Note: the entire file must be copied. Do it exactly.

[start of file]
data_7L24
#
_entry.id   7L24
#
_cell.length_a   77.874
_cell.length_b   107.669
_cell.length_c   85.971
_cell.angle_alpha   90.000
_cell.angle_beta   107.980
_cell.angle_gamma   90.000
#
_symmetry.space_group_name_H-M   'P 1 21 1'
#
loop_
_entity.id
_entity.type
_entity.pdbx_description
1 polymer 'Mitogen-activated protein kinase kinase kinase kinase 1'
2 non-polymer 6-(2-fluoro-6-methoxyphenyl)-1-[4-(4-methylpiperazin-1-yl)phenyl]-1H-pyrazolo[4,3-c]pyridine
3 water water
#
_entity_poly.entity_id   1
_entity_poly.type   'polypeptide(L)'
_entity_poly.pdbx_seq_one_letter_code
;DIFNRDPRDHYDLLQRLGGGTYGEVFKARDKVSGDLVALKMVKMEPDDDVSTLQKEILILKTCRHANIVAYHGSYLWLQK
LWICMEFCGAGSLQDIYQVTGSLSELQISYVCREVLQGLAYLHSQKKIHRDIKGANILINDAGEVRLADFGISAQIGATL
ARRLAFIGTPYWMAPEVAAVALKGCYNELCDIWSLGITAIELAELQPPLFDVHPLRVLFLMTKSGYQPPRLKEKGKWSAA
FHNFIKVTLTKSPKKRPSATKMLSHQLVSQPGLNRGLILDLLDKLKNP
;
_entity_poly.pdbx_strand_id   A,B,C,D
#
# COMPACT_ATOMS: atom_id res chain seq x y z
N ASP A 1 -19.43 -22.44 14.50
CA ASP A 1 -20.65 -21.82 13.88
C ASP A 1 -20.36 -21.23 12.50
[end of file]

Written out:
data_7L24
#
_entry.id   7L24
#
_cell.length_a   77.874
_cell.length_b   107.669
_cell.length_c   85.971
_cell.angle_alpha   90.000
_cell.angle_beta   107.980
_cell.angle_gamma   90.000
#
_symmetry.space_group_name_H-M   'P 1 21 1'
#
loop_
_entity.id
_entity.type
_entity.pdbx_description
1 polymer 'Mitogen-activated protein kinase kinase kinase kinase 1'
2 non-polymer 6-(2-fluoro-6-methoxyphenyl)-1-[4-(4-methylpiperazin-1-yl)phenyl]-1H-pyrazolo[4,3-c]pyridine
3 water water
#
_entity_poly.entity_id   1
_entity_poly.type   'polypeptide(L)'
_entity_poly.pdbx_seq_one_letter_code
;DIFNRDPRDHYDLLQRLGGGTYGEVFKARDKVSGDLVALKMVKMEPDDDVSTLQKEILILKTCRHANIVAYHGSYLWLQK
LWICMEFCGAGSLQDIYQVTGSLSELQISYVCREVLQGLAYLHSQKKIHRDIKGANILINDAGEVRLADFGISAQIGATL
ARRLAFIGTPYWMAPEVAAVALKGCYNELCDIWSLGITAIELAELQPPLFDVHPLRVLFLMTKSGYQPPRLKEKGKWSAA
FHNFIKVTLTKSPKKRPSATKMLSHQLVSQPGLNRGLILDLLDKLKNP
;
_entity_poly.pdbx_strand_id   A,B,C,D
#
# COMPACT_ATOMS: atom_id res chain seq x y z
N ASP A 1 -19.43 -22.44 14.50
CA ASP A 1 -20.65 -21.82 13.88
C ASP A 1 -20.36 -21.23 12.50